In her spacious yard in South Sulawesi, 85-year-old Badaria is busy tending to a number of plants that serve as ingredients for making wet talcum powder.
She first planted her garden so that she would always have the medicinal plants available, and so that she could monitor their growth personally. The plants have names like “white flower leaves” (daung bunga pute) and “black perforated leaves” (daung bolong).
Badaria started making wet talcum powder—which is traditionally used as a homemade sunscreen in Indonesia—after her aunt Mina Cade died in 1999.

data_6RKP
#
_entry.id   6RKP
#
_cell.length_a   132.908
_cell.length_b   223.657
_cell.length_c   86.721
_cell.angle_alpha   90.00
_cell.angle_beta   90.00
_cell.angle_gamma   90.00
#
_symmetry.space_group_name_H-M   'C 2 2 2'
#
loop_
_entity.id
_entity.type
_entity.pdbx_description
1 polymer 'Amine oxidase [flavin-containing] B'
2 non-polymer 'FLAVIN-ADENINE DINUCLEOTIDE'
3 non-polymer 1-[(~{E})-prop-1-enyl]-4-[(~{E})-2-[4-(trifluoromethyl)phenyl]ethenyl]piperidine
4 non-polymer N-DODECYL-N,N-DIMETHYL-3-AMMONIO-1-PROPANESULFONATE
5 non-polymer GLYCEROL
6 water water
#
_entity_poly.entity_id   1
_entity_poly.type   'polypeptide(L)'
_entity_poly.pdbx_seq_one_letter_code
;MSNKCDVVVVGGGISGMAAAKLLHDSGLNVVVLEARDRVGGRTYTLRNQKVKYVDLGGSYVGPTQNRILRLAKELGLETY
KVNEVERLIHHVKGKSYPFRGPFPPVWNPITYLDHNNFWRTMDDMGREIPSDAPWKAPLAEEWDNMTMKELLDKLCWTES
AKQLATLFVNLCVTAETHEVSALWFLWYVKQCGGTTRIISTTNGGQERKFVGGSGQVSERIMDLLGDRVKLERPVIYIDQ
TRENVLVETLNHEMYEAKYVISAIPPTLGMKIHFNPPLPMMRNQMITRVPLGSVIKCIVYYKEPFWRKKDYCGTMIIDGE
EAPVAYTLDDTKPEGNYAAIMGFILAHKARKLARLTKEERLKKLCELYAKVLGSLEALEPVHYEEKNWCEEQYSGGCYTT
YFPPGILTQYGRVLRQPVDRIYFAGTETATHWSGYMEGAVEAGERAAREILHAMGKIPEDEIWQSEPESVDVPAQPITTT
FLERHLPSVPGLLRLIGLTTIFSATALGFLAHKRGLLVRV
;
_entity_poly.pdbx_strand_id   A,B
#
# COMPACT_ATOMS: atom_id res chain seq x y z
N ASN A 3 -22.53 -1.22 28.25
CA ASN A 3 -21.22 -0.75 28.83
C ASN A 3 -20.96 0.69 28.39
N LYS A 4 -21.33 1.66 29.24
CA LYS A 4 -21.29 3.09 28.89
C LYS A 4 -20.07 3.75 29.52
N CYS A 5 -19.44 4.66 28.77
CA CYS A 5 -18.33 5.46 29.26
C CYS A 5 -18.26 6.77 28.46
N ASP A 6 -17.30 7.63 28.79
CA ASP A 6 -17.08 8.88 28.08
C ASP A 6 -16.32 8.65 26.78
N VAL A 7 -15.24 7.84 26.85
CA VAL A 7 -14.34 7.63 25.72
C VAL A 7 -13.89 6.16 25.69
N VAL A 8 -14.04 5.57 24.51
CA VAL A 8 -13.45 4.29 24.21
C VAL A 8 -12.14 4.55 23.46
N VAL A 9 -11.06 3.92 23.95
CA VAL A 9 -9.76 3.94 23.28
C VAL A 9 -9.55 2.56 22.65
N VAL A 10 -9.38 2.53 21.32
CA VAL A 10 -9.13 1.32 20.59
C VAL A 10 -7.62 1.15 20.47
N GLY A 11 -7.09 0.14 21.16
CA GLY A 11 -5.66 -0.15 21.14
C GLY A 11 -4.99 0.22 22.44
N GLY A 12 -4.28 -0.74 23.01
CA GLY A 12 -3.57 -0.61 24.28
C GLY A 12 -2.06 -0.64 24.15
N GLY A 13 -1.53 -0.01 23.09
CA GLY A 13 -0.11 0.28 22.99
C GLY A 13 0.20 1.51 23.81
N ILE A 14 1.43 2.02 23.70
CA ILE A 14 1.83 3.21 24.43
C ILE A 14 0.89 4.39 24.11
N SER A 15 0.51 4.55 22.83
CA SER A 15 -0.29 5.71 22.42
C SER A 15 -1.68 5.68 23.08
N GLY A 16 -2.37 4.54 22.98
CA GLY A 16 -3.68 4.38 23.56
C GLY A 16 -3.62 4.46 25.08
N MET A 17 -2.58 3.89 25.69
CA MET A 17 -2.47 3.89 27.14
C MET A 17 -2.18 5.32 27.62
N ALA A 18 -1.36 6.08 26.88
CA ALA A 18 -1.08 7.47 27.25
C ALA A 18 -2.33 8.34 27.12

Log in or
Join New Naratif as a member to continue reading
We are independent, ad-free and pro-democracy. Our operations are member-funded. Membership starts from just US$5/month! Alternatively, write to firstname.lastname@example.org to request a free sponsored membership. As a member, you are supporting fair payment of freelancers, and a movement for democracy and transnational community building in Southeast Asia.